There are a few reasons why you might want to have MKV compatibility in your player. Namely:

  • It’s a widespread format;
  • It can mark and select chapters on a single track;
  • It supports a menu structure;
  • MKV is good for streaming.

On the other hand, here are some downsides:

  • Codec, if not updated, might be vulnerable to viruses;
  • You’re much more likely to encounter some other formats;
  • If you aren’t using it, the codec just takes up space. No need to waste those 10 MB!

Here’s something about vulnerability. So, a decoder is a program that receives input. And any program with input is vulnerable to hacks, such as code injections and overflows. If a program hasn’t been updated to patch out these weak spots, somebody could make a malicious video that gives you a virus or harms your system in a similar way. That’s why you should be wary of using old codecs!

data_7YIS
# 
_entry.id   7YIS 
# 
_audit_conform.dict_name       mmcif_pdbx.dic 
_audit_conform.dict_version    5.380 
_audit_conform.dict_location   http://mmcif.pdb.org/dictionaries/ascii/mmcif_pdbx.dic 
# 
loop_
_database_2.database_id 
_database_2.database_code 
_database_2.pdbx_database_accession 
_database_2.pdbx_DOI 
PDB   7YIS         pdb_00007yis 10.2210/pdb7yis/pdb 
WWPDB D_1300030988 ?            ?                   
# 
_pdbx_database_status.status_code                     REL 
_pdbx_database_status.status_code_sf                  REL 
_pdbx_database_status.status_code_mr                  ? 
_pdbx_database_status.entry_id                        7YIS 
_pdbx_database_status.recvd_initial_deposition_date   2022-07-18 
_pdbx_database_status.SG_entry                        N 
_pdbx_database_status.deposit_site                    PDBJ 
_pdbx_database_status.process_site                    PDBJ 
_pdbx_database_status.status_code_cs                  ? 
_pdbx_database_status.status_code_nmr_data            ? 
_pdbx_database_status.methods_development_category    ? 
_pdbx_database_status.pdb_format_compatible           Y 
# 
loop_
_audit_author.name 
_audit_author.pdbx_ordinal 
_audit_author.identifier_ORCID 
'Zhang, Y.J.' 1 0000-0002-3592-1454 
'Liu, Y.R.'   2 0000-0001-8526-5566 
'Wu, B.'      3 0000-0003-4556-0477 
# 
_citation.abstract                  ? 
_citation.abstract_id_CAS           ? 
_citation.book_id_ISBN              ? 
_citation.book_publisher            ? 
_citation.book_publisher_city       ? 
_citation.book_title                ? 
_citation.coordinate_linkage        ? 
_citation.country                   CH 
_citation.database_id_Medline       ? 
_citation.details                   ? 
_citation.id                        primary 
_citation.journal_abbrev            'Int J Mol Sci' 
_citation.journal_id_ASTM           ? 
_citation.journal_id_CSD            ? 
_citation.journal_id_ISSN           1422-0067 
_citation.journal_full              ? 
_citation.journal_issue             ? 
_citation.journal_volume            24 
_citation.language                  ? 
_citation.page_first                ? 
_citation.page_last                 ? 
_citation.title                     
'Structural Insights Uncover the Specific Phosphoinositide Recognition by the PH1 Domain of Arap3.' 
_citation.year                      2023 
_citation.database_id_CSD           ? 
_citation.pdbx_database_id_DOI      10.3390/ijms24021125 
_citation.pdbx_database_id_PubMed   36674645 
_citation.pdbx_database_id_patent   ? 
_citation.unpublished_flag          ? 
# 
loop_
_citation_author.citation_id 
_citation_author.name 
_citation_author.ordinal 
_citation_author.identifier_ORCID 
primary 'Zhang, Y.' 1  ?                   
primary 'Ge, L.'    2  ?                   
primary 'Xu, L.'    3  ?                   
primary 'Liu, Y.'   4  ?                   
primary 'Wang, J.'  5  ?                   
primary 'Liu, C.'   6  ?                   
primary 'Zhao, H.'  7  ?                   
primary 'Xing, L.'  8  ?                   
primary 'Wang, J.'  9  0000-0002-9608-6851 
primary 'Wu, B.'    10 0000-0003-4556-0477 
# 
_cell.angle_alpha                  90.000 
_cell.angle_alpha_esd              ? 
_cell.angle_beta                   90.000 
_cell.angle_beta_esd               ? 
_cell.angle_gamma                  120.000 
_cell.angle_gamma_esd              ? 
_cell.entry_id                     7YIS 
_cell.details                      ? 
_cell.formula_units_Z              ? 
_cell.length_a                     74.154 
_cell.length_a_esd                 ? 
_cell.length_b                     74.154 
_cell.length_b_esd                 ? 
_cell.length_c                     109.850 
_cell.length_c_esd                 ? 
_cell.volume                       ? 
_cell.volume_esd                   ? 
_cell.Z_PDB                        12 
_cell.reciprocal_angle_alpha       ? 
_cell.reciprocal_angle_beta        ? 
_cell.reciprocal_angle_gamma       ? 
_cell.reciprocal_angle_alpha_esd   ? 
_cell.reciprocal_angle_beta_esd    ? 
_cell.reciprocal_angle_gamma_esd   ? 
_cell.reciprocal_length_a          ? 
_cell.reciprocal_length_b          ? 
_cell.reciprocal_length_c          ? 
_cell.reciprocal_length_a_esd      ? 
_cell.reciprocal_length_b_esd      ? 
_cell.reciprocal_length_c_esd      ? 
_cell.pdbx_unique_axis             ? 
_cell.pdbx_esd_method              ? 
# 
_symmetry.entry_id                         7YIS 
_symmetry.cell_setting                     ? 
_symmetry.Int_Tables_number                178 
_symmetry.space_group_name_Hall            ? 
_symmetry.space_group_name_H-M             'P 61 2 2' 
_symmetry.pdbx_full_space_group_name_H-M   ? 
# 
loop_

Where to get MKV Codec

As we’ve mentioned, format creators and supporters make their codecs available and accessible to everyone. This is also the case with MKV: you can easily find multiple different versions on the internet. Sadly, the foundation distances itself from non-free software - such as the Windows Media Player. As a result, all but the most popular of these versions are rather suspicious. Still, we will offer some places you can get an MKV codec download:

  1. http://matroska.sourceforge.net/downloads/windows.html. This is the definitive source for your MKV needs. The materials hosted by Matroska are, likely, curated before being posted on the site. Or at least they used to be; the latest file is from 2013.
  2. http://www.mkvcodec.com/. mkvcodec.com is a mirror site for CCCP (Combined Community Codec Pack) and the original Matroska pack. Don’t worry about getting the latest version - the former was discontinued in 2009, and the latter in 2006.